Foods that reduce inflammation
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Foods that reduce inflammation

Foods that reduce inflammation

Inflammation happens to everyone, it is part of our body’s natural response to damaged tissues and also plays a role in the immune system response.
Acute inflammation is important for healing after exercise; however excessive inflammation can result in prolonged feelings of soreness, tenderness, swelling, and also in a loss of function (reduces range of motion). There are various strategies that can be used to help decrease acute and chronic inflammation, but for the purpose of today’s blog we will be looking at foods that can assist in the role of decreasing inflammation in our body:

Omega – 3
Known as an essential fatty acid which means it cannot be produced by the body, we therefore need to get them from food sources. There are quite a few healthy benefits that can be provided through the correct intake of omega-3’s in our diet; they help reduce rheumatoid arthritis, lower fats in our blood and they also provide our bodies with an anti-inflammatory effect. They have been seen to reduce inflammation and help promote recovery following bouts of resistance training. Foods that contain omega-3: Oily fish like salmon, mackerel, herring, cod, tuna; nuts and seeds like walnuts, flax seeds, hemp seeds and chia seeds
Tip: Grind in omega-3 rich nuts or seeds with your post-workout shake.

These are found in various fruits and vegetables, and they play an important role in removing harmful compounds from our body known as free radicals. Vitamins A, C and E, bioflavonoids, polyphenols and glutathione are some good examples of antioxidants. Many berries like strawberries, blackberries, raspberries, blueberries and other cherries contain great antioxidant compounds that have been shown to help reduce inflammation as well as chronic disease risk.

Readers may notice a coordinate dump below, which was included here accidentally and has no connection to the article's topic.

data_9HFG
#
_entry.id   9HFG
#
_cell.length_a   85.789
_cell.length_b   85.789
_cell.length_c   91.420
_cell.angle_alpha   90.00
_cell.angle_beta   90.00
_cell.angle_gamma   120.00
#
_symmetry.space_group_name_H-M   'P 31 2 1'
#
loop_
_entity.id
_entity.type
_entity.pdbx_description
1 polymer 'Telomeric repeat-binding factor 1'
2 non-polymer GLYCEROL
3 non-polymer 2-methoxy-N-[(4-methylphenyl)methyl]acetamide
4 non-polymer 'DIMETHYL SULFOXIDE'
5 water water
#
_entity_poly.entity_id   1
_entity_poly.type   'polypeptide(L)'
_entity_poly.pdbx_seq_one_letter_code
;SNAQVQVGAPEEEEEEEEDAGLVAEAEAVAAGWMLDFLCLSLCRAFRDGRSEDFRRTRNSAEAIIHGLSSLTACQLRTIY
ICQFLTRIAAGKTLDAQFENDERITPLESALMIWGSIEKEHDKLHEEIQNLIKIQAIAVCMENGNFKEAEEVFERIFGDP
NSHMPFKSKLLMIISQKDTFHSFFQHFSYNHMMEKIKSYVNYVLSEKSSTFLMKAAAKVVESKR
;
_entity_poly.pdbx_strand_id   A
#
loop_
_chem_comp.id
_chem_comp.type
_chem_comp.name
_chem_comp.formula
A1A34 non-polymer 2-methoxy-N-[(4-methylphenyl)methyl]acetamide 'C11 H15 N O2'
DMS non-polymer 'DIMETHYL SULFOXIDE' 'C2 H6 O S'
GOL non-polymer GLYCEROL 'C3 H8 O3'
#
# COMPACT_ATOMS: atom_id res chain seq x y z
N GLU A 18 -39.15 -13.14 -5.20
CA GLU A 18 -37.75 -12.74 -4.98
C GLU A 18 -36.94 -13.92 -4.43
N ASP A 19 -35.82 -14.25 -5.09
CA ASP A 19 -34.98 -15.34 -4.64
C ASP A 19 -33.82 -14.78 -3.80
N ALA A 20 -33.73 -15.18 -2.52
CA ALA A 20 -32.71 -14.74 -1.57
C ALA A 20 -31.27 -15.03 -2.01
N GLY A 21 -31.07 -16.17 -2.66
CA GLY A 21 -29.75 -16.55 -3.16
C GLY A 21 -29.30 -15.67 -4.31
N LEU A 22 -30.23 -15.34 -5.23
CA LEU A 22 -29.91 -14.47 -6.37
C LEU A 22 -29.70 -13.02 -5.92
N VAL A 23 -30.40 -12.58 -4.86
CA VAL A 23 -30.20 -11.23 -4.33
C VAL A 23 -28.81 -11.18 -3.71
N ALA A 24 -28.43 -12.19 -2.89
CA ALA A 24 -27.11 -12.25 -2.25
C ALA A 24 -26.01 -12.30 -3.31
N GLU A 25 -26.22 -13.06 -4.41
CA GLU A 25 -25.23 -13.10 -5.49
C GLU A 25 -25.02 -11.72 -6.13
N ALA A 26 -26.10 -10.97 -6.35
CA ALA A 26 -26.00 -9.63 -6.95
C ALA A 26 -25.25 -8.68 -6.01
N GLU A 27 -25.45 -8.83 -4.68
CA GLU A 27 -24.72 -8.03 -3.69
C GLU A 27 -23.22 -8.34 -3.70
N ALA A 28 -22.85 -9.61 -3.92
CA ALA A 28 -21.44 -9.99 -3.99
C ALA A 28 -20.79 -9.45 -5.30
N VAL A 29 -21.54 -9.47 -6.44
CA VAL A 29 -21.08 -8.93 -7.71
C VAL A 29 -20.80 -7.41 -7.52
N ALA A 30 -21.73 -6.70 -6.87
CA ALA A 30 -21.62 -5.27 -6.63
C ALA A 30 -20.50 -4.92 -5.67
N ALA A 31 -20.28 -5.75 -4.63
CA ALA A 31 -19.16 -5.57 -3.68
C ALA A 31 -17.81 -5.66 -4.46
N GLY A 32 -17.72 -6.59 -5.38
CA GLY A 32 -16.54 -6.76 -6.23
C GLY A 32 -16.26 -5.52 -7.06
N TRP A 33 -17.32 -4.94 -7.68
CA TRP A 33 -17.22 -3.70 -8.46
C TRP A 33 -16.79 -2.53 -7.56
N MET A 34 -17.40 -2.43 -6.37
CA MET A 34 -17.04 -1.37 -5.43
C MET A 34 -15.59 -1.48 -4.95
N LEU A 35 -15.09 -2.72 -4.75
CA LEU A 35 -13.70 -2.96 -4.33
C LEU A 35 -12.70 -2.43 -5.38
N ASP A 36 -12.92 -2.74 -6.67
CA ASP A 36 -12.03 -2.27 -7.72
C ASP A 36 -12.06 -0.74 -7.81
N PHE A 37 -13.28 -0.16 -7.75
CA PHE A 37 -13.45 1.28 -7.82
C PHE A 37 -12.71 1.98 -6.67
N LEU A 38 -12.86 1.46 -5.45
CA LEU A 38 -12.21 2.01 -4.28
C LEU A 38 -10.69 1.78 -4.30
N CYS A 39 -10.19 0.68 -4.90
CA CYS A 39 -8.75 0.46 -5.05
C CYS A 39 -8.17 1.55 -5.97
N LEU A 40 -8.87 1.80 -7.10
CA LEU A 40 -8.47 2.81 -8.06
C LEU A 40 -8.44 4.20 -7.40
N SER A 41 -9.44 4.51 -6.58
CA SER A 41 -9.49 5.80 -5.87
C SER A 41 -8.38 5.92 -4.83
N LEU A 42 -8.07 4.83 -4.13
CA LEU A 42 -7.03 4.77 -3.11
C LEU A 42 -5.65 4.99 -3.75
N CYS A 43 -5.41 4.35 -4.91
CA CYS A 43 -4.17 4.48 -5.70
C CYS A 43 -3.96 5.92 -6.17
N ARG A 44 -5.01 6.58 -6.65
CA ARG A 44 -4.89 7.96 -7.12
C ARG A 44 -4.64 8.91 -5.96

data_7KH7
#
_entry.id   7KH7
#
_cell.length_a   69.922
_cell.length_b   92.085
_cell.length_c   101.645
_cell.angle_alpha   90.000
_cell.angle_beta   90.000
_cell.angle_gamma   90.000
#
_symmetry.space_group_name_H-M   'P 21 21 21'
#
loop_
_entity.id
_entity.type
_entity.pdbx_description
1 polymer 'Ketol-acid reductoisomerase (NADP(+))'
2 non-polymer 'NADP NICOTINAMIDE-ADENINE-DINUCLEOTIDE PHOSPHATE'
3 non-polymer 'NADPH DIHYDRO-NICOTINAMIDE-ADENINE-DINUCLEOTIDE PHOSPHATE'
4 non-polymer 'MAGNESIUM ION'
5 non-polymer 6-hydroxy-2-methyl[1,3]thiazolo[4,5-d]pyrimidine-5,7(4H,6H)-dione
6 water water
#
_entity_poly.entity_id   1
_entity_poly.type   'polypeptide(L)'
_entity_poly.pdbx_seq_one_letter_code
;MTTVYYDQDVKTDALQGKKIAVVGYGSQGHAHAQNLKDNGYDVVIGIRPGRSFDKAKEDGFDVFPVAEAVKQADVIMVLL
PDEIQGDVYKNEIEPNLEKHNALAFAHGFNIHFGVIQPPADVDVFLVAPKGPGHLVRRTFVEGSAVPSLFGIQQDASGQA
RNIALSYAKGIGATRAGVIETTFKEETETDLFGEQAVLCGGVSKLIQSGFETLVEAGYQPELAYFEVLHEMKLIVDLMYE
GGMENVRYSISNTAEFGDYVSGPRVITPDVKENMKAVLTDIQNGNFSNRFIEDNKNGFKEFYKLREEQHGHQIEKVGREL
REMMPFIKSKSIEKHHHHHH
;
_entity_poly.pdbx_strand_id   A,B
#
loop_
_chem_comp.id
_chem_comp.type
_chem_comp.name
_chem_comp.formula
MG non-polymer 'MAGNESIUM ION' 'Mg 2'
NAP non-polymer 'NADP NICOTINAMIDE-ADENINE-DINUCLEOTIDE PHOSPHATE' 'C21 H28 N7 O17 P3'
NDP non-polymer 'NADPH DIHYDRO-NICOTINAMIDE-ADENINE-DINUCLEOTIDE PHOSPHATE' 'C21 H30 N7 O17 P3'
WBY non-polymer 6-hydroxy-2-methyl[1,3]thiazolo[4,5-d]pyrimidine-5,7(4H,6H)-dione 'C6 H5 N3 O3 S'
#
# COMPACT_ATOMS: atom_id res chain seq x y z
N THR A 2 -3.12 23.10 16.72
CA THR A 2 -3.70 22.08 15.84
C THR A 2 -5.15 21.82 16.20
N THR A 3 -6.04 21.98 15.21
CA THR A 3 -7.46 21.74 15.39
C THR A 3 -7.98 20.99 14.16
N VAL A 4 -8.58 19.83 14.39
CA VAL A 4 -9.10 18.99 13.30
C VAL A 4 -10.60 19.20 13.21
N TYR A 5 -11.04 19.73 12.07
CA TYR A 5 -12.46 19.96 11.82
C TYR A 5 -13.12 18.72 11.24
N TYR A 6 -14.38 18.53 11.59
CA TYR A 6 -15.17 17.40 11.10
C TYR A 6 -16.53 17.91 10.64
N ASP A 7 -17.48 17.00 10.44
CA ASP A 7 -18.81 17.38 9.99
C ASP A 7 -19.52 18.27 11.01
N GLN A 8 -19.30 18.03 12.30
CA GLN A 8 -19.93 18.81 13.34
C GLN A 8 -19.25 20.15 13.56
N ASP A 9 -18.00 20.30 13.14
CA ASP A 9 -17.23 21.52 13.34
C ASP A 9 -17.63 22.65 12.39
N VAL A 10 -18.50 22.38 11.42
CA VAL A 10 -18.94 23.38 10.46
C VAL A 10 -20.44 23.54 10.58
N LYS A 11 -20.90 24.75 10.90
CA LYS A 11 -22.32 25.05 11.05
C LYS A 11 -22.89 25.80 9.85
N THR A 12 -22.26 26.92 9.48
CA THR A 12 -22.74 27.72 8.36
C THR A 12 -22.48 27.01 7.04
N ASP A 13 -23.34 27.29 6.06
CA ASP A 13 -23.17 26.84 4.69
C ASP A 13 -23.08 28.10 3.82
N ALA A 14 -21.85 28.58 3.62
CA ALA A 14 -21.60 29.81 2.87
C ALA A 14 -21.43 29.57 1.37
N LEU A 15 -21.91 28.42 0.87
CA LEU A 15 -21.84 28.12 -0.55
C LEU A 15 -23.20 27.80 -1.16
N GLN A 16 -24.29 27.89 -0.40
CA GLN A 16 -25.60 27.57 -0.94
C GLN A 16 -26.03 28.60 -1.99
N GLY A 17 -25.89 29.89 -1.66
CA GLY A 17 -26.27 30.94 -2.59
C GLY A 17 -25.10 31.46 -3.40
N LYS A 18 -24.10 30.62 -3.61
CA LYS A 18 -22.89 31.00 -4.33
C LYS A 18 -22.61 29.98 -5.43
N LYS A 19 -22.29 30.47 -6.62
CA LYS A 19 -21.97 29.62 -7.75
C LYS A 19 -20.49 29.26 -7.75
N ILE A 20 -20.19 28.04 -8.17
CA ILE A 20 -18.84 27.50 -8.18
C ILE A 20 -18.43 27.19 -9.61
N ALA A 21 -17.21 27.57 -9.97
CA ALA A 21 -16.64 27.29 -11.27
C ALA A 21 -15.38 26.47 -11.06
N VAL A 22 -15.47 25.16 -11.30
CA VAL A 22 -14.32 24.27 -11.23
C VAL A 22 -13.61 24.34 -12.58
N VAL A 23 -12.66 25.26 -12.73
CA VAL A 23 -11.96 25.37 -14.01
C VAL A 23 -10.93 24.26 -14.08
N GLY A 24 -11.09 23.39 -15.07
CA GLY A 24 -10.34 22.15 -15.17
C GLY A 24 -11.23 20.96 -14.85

Tip: Have a handful of mixed berries as a daily snack choice. Alternatively, you can also (yes, you guessed it) grind it into your post or even pre-workout shake.

These are chemicals produced by plants that have antioxidant and anti-inflammatory properties. Foods that are rich in phytochemicals range from various berries, vegetables that are green, red, or orange in colour (such as sweet peppers), peanuts, and whole grain products.
Tip: Include colourful fruits and vegetables in your diet, whether this be at breakfast, lunch or dinner that’s up to you. The way you can achieve this is to include a “colourful” salad as a side to your main course.

This is a yellow-like substance which can be found in some Asian meals, such as curry, and is the most active component in the yellow spice turmeric. It has been seen to reduce soreness and inflammation after exercise. Research suggests that Curcumin has the ability, at molecular level, to target several steps in the inflammation pathway.
Tip: Add turmeric to your carbohydrates. If you are going to eat rice or perhaps you are carbo-loading for an event, adding the turmeric spice can be a great option to combat stiffness and soreness.

Beetroot Juice
Along with its suggested effect of dilating blood vessels to allow for more oxygen transportation towards working muscles, it has also been shown to have an anti-inflammatory effect. Beets contain a micronutrient called betaine which has anti-inflammatory properties as it has been associated with reduced levels inflammatory markers.
Tip: Drink a glass (250-300mL) 2 hours before an endurance activity to get the best benefits from it.

Vitamin D
This fat-soluble vitamin is important as it helps to regulate anti-inflammatory cells as well as muscle growth. It has been well known for many years that vitamin D is important for bone health as it helps with the absorption of calcium. Low vitamin D levels are associated with a few diseases including arthritis.
Vitamin D food sources include oily fish, fortified breakfast cereals, milk and mushrooms.

If you’re one of those people who enjoy being out in the sun and don’t tend to get sunburnt easily, then this is another method of obtaining great amounts of vitamin D. If you live in a climate that doesn’t usually offer a lot of sunlight, then a vitamin D supplement might be your best bet.

Tip: Instead of mixing your post-workout protein shake with water, try using milk instead. It will also provide you with great amount of casein protein that can assist with muscle repair.

Final word: it is not a secret that there is a relationship between strenuous, harder bouts of training or exercise and increased levels of inflammation, and it shouldn’t be a secret that a good diet can help relieve inflammation and therefore allow you to do more high intensity activity in a week as recovery becomes quicker. If you require a more personalised anti-inflammatory meal plan, please make an appointment with our in-house dietitian Amy Peng.